Arthur L. Frank, PhD, MD is a physician board certified in both internal medicine and occupational medicine and currently is co-chair of ADAO’s Science Advisory Board as well as Professor of Public Health and Chair of the Department of Environmental and Occupational Health at the Drexel University School of Public Health in Philadelphia. He is also a Professor of Medicine (Pulmonary) at the Drexel College of Medicine. He also holds a position at Drexel as Professor of Civil, Architectural and Environmental Engineering. A life-long academic, Dr. Frank has previously taught at Mount Sinai, the University of Kentucky and in the University of Texas System. He has served many governmental agencies in the US and has carried out research and has been a governmental advisor internationally. His research interests have been in the areas of occupational cancers and occupational lung diseases, as well as agricultural safety and health. For thirty-seven years he held a commission in the U S Public Health Service (active and inactive) and served on active duty both at the NIH and at NIOSH.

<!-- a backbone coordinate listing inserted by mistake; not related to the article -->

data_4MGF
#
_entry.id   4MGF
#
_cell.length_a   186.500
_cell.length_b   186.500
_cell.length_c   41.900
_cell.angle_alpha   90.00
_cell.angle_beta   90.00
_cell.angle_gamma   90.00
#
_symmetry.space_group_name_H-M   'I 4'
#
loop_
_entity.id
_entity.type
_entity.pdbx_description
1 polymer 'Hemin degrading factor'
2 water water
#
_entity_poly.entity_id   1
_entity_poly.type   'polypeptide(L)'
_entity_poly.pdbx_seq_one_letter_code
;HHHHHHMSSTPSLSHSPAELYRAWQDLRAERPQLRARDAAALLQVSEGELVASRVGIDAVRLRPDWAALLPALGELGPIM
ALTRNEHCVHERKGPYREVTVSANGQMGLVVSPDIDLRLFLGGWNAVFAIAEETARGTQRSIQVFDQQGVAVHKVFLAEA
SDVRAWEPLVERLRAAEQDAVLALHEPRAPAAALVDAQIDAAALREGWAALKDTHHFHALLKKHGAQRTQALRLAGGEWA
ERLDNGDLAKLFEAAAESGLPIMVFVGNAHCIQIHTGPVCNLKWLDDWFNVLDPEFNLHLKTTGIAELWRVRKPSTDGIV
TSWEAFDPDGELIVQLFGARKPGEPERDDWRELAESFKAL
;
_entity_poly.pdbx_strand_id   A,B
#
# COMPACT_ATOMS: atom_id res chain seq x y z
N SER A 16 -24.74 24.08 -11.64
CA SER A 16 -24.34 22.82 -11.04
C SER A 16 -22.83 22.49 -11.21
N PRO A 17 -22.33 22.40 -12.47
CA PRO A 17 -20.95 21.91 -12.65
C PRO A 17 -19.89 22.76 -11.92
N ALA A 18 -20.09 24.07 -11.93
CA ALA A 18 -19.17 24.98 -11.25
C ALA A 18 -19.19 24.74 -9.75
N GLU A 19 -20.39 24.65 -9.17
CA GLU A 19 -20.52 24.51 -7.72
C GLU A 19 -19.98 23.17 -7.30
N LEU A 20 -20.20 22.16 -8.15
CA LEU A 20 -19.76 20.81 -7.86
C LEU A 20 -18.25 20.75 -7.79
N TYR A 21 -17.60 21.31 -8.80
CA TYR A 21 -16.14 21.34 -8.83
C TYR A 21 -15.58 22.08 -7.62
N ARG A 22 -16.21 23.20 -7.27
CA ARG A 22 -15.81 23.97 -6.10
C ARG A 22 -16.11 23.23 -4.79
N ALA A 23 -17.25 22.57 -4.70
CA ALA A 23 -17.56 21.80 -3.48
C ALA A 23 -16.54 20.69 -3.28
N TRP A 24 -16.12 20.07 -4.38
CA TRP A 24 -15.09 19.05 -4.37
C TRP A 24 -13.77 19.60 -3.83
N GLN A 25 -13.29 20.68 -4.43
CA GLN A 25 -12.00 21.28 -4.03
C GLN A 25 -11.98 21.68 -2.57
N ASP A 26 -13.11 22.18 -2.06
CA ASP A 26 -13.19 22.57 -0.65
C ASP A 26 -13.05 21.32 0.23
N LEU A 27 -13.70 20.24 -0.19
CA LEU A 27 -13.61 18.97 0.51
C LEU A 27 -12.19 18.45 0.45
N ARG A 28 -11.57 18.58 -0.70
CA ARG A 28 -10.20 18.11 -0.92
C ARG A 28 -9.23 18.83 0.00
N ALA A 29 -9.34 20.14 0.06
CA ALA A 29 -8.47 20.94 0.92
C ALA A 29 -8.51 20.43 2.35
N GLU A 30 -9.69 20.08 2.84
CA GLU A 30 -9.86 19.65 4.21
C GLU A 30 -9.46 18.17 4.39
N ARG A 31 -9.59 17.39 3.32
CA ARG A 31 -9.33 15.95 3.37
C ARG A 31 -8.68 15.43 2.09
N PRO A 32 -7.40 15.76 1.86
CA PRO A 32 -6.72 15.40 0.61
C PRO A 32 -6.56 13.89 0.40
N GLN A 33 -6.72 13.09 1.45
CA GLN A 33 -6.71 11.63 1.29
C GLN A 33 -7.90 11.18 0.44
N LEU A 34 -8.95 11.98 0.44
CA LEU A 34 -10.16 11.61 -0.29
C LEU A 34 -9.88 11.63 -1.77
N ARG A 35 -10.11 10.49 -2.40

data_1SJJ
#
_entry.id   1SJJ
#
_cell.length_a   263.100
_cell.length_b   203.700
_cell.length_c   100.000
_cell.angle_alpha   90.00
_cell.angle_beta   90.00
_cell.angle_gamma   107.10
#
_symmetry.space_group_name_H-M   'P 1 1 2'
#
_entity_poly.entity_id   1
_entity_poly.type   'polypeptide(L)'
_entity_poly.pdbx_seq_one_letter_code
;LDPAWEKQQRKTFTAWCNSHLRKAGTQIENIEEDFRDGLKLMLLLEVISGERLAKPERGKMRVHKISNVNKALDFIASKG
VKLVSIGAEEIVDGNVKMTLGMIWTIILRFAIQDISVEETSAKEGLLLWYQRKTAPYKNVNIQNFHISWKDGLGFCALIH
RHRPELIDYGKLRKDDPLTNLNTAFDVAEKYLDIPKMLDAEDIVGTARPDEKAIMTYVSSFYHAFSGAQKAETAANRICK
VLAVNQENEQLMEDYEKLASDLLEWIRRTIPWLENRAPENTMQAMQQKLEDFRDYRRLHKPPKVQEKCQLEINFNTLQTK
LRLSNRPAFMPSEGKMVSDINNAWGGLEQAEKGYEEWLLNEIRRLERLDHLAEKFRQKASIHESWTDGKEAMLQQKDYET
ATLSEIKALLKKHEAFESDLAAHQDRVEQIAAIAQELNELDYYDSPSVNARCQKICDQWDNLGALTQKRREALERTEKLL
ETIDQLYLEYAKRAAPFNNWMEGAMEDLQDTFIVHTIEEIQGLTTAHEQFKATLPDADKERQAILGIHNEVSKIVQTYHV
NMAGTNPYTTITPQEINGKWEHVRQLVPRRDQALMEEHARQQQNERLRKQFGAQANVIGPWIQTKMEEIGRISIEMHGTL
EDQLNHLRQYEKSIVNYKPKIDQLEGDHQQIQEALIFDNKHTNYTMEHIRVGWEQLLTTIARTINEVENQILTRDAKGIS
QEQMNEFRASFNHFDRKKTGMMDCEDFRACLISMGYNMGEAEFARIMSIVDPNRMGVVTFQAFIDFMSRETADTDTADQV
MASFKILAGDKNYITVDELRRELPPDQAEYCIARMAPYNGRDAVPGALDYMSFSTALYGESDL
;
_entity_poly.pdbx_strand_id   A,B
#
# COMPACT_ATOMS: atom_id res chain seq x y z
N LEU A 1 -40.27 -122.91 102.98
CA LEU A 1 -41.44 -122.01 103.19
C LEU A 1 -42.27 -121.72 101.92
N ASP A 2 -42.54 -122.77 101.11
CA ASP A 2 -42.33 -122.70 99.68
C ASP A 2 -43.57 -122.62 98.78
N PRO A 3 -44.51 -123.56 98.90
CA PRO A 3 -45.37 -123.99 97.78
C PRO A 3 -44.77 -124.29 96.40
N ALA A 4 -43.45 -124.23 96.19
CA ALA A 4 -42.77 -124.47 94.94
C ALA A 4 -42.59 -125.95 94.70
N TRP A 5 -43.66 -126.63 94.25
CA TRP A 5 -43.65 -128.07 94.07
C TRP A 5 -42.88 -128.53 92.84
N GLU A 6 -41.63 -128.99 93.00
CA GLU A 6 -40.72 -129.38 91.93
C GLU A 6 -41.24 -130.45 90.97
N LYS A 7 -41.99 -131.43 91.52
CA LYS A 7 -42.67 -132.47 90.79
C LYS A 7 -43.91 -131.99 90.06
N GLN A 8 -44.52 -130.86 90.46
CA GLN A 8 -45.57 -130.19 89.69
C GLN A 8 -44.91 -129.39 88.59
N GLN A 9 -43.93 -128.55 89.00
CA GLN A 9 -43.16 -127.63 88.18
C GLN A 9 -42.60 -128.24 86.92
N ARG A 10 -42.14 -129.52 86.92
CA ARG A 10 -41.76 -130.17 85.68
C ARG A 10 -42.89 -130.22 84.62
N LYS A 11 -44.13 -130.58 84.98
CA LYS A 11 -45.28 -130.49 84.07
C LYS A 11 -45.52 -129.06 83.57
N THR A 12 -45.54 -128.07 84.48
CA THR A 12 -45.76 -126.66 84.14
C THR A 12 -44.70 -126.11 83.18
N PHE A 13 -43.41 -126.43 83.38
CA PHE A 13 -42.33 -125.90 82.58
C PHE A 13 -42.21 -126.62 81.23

Richard Lemen, PhD – ADAO Science Advisory Board Co-Chair
“It is unconscionable that a major bill, the Udall/Vitter Senate Bill 697, addressing toxic substances in the United States does not ban asbestos, one of the most toxic substances ever used by American industry. Each day in the U.S. at least 30 people still die as a result of its past use due to its highly toxic nature while over 50 other countries around the world have already banned its use in their countries, including the entirety of the European Union, yet it can still be used in commercial products sold in the United States. There is no essential use for asbestos in the U.S. today and anyone promoting this notion has not been honest to the American public.”
Richard Lemen, PhD is a former Assistant Surgeon General of the United States and also served as the Acting Director and the Deputy Director of the National Institute for Occupational Safety and Health before his retirement. He has been a practicing epidemiologist for more than forty years, and has taught graduate level courses on environmental and occupational health issues, including asbestos, at the Rollins School of Public Health at Emory University. He has also testified on behalf of asbestos victims; Dr. Lemen is a world-renowned author, speaker, and lecturer on this topic.
Laura Welch, MD – Medical Director for the Center for Construction Research and Training